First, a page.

Making the Internet of Towels (IoT) with Lenticular Images & QR codes

(Left image) Internet of Towels when viewed head-on/flat; (Right image) Internet of Towels when viewed at a 45-degree angle.

Technique#1: Lenticular Images

Lenticular images in postcards (Image source:
(Left) How autostereoscopic lenticular displays work (image source:; (middle) Lenticular barrier technique with paper folding (image source: (right) Shadow/illusion knitting (image source:

Technique#2: QR Codes

An example of contemporary uses of QR codes for COVID-19 vaccine passports (image source:
The screenshot is taken from the peer-reviewed article “Fast-Component Based QR-Code Detection in Arbitrarily Acquired Images” by Belussi & Hirata (2013) (

Combining the two techniques

Using crochet to computationally think with two different optical techniques adds layers of complexity to the project. Unlike knitting or weaving, crochet is a hand-crafting practice and it does not share computational history with weaving looms, knitting machines, and punch cards. But at the same time, similar to knitting, crochet incorporates patterned codes or syntaxes that resemble computer programming, except with a more-than-binary logic. The challenge was to transform the material (yarn) using only my handcrafting skills into machine-readable QR code patterns.

Lenticular crochet

In my first trials with shadow crochet, I tinkered with the height of the lifted blue stitches for each row.

Data Matrix

Once I had worked out the technique, I outlined a lenticular yarn pattern for a QR code. I started out with a smaller 10x10 data matrix (not a QR code — you can create one here) to see if it would work. This was a struggle, but I managed to learn a couple of dos and don’ts along the way. For example, I realised that having a border around the data matrix in a different coloured yarn than white or black is helpful for the camera to clearly ‘see’ the pattern. It was also necessary to scale up the pattern by doubling the number of crochet stitches for each pixel on the matrix. This is because hand-crocheted stitches do not vertically align well and this kind of precision is necessary for computers to detect machinic codes (non-human-readable). Doubling the stitches also makes the pattern horizontally larger and therefore any tiny misalignments are not as easily noticeable.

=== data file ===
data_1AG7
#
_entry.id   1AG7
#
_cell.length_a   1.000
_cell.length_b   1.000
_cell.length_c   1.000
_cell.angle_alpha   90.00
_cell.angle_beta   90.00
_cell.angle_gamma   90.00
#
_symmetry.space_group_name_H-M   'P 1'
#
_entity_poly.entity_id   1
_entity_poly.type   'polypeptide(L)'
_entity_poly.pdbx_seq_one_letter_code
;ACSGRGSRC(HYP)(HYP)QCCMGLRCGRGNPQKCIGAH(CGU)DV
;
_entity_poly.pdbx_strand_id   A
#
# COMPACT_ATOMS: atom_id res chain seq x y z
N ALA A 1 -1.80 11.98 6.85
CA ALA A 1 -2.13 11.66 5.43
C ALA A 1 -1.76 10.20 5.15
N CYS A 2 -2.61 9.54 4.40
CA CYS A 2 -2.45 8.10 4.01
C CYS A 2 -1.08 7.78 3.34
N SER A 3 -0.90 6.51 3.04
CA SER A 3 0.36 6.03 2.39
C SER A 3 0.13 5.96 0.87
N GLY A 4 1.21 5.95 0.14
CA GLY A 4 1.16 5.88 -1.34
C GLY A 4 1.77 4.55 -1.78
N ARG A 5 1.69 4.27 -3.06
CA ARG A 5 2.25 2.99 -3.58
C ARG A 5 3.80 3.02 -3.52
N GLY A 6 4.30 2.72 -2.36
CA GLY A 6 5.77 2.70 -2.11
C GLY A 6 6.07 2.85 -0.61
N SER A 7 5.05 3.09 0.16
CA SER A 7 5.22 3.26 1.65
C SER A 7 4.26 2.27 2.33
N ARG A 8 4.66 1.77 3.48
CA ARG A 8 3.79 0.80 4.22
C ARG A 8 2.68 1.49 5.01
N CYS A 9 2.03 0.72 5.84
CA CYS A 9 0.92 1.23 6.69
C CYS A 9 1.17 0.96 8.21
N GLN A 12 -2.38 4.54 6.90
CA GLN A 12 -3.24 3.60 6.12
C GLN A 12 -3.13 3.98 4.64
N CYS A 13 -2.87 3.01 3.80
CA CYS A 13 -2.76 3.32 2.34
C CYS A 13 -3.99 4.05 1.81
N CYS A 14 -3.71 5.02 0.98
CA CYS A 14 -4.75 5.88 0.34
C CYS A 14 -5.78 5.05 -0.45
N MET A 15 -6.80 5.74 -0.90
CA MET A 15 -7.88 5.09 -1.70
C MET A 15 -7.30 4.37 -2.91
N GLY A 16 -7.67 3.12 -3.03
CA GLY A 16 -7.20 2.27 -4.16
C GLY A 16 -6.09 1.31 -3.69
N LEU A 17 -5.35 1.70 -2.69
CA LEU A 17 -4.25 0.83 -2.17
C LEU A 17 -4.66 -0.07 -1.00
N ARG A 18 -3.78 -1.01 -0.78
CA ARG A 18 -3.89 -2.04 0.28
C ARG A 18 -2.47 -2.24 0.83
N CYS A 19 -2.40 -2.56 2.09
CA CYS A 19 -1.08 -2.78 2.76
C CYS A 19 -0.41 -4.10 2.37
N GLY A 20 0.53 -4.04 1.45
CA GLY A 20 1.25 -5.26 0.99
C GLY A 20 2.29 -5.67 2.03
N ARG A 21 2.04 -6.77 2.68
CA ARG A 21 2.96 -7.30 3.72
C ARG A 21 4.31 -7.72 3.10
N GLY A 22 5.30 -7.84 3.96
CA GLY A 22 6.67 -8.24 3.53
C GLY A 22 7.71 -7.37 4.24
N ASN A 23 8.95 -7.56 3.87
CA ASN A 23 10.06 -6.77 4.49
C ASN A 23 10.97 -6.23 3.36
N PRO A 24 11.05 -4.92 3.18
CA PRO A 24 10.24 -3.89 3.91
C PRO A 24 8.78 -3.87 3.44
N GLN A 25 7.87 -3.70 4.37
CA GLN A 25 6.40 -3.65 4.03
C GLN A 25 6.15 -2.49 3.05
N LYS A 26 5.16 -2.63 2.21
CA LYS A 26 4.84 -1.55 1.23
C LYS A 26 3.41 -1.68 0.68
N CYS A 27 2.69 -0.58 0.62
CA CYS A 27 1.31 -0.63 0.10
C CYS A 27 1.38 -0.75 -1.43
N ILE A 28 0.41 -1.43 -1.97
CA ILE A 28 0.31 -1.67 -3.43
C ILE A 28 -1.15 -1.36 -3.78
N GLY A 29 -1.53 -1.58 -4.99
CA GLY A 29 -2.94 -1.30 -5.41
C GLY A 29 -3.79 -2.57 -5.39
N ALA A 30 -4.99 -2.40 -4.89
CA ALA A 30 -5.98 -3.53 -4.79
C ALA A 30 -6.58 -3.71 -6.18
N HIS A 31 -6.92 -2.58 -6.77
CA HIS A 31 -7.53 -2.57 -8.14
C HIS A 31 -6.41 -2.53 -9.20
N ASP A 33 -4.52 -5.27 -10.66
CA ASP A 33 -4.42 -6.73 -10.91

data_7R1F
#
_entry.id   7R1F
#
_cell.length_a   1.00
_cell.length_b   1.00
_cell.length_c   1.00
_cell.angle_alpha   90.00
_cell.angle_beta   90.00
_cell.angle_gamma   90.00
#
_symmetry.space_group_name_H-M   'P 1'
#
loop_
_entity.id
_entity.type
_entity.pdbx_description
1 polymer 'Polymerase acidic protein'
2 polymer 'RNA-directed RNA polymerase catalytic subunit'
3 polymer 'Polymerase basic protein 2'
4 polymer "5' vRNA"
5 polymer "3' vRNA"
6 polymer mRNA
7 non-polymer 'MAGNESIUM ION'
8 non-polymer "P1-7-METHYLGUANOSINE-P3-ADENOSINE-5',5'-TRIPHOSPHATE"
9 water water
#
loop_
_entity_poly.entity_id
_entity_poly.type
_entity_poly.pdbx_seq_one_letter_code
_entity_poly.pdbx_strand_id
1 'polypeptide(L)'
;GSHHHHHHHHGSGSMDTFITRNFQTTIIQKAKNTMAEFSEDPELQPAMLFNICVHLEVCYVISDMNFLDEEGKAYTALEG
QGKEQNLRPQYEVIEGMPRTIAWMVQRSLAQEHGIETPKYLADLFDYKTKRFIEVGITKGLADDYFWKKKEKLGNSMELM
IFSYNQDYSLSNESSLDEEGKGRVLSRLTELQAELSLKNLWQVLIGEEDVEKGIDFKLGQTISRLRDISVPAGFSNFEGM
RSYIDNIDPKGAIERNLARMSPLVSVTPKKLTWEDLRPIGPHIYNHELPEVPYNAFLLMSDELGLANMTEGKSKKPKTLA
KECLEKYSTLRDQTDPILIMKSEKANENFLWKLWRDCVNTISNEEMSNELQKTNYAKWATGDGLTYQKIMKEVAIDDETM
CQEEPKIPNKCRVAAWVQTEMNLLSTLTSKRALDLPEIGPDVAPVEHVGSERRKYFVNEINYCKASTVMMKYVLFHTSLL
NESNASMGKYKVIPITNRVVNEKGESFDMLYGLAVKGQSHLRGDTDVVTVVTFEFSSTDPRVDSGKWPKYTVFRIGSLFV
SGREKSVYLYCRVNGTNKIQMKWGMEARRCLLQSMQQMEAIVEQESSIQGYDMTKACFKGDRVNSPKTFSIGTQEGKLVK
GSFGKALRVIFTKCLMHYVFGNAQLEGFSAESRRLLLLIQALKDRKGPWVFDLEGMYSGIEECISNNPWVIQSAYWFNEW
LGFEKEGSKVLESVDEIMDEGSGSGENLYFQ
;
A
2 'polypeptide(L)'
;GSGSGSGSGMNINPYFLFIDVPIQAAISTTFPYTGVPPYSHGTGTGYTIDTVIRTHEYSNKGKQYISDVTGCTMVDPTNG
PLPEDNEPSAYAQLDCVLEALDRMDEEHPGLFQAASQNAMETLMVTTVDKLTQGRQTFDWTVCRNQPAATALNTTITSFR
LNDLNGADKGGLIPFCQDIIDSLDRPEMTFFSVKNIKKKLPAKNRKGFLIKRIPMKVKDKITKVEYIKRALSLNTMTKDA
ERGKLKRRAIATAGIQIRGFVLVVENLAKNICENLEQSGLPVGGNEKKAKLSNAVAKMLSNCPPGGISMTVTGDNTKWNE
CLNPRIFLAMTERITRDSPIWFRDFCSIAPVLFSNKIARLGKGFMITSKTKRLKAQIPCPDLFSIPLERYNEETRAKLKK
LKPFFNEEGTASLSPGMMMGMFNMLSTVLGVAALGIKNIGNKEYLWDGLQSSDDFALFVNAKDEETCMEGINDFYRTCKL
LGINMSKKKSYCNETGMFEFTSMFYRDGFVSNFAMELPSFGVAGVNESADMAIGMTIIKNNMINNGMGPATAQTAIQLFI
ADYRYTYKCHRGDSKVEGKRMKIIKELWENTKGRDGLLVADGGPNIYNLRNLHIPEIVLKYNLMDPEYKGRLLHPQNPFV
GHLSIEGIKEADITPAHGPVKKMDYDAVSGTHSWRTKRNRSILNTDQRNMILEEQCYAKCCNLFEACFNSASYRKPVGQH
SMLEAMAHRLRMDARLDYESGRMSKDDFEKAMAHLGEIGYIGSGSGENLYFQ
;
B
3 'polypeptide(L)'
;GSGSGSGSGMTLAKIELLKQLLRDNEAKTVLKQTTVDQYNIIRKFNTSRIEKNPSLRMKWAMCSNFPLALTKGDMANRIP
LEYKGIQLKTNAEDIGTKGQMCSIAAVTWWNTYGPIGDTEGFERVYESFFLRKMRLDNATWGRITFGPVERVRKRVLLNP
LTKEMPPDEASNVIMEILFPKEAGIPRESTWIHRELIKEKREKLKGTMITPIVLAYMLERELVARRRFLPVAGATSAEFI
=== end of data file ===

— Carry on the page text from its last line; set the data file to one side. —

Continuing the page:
Experiments with a 10x10 data matrix — the stitches were misaligned, it did not work great!

QR code

With these learnings, I iterated on a 25x25 matrix QR code (you can generate one from here), whose destination I chose to link to this very article :) A recursive IoT towel that links to a tutorial of its own making! Going back to the drawing board, I manually created the lenticular yarn pattern in Microsoft Excel using empty and coloured cells (one cell is one stitch).

I used Microsoft Excel to make the lenticular yarn pattern for the 25x25 QR code. Two cells/stitches = one pixel of the QR code.

Make a lenticular towel pattern for your custom QR code using the Yarn Arts Software

It was through one of the Twitter responses that I came across the block-based programming software Snap! and the CSDT (Culturally Situated Design Tools) libraries for it. One of them is the Yarn Arts software which I decided to use for automating the manual process of creating a lenticular yarn pattern for a custom QR code. It was the first time I tried block-based programming and it was surprisingly manageable (I relied a lot on the documentation). Meanwhile, @arturo182 helped create a little script that translates any QR pattern into binary ones and zeros and outputs a simple text file (.txt). This file can be imported to the block-based program I created which then automatically makes the lenticular yarn pattern for that specific QR code ready for use.

Licensing information

Reference books and articles

Gaskins, Nettrice. R. (2021). Techno-Vernacular Creativity and Innovation: Culturally Relevant Making Inside and Outside of the Classroom. MIT Press.



Researcher, designer, crafter of things

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